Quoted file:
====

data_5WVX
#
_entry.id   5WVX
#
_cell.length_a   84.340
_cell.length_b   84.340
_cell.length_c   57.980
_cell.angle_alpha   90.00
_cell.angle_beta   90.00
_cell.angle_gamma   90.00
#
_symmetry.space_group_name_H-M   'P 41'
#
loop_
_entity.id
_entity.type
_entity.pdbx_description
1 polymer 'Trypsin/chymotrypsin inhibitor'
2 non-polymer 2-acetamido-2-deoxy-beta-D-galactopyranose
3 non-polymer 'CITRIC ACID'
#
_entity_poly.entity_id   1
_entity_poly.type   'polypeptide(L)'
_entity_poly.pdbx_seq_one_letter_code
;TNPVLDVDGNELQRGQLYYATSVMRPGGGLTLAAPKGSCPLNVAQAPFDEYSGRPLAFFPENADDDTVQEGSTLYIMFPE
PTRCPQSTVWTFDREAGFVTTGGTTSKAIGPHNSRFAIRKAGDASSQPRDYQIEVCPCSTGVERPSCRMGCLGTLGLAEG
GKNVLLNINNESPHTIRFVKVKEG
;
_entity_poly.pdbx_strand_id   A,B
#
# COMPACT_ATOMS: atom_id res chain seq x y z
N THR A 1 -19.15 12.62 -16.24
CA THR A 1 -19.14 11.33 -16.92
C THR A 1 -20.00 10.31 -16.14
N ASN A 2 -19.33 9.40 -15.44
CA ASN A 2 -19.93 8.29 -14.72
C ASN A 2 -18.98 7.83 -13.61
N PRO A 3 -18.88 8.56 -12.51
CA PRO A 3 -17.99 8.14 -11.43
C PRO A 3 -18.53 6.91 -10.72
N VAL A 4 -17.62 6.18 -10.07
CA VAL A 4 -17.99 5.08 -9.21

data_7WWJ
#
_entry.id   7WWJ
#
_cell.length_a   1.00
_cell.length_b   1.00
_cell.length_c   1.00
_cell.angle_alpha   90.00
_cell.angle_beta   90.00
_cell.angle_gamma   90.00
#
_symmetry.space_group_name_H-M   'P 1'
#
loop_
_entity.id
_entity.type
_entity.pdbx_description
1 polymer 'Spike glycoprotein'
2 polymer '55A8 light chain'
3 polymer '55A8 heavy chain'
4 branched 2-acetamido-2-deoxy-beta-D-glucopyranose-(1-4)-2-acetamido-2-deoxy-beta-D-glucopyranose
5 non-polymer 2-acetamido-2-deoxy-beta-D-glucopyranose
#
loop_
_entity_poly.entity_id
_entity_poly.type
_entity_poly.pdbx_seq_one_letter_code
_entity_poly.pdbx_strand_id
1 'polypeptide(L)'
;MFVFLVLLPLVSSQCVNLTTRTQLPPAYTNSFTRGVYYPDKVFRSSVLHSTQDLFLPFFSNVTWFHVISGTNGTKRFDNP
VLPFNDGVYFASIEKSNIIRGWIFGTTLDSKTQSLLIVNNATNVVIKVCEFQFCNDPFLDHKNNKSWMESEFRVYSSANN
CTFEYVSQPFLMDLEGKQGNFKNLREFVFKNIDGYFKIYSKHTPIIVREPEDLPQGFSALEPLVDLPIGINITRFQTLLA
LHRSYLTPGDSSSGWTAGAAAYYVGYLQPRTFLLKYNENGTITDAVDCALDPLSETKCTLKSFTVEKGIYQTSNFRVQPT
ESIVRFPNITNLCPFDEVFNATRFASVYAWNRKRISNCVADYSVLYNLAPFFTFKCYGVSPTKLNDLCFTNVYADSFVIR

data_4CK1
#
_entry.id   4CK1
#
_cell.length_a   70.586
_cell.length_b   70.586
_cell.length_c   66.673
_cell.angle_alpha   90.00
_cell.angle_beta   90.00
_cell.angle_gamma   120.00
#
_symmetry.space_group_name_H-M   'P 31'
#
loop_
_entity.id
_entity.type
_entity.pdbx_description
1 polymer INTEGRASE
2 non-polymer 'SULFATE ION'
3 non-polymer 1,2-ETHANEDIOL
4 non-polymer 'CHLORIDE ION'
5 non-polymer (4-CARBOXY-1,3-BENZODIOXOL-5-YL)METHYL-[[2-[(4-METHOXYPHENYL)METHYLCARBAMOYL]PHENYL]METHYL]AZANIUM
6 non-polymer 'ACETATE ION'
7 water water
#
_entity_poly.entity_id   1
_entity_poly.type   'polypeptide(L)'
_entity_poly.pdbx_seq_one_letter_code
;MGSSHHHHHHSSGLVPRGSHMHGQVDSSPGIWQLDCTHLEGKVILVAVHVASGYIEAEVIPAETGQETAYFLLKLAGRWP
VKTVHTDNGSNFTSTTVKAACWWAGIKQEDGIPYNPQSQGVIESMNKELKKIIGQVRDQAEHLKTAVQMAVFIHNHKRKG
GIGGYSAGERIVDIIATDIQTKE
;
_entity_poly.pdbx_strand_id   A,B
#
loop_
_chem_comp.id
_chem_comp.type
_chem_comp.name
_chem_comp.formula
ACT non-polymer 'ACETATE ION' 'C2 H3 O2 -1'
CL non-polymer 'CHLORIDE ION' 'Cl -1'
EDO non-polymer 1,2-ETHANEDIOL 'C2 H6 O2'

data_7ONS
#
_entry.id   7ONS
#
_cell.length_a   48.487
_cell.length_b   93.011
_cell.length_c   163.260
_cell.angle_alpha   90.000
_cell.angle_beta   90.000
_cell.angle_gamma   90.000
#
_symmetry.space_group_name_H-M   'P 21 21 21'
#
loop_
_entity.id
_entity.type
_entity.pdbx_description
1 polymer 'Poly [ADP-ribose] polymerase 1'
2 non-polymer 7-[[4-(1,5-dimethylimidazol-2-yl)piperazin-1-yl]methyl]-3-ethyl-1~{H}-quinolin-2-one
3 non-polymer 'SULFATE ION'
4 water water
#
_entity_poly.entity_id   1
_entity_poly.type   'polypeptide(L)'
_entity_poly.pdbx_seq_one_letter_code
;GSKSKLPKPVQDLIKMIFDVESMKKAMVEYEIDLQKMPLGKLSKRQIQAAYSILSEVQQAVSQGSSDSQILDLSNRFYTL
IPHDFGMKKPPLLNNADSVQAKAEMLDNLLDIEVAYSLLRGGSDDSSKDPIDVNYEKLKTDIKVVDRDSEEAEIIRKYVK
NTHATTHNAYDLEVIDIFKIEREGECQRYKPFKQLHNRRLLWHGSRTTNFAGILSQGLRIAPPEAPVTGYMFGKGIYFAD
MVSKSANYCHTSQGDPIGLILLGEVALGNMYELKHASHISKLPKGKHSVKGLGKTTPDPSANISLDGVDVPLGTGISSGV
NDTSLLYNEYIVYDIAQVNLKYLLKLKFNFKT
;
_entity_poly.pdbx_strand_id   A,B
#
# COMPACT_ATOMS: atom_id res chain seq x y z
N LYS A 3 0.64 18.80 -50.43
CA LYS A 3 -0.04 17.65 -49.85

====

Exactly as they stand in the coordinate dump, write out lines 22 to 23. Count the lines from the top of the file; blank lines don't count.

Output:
_entity_poly.entity_id   1
_entity_poly.type   'polypeptide(L)'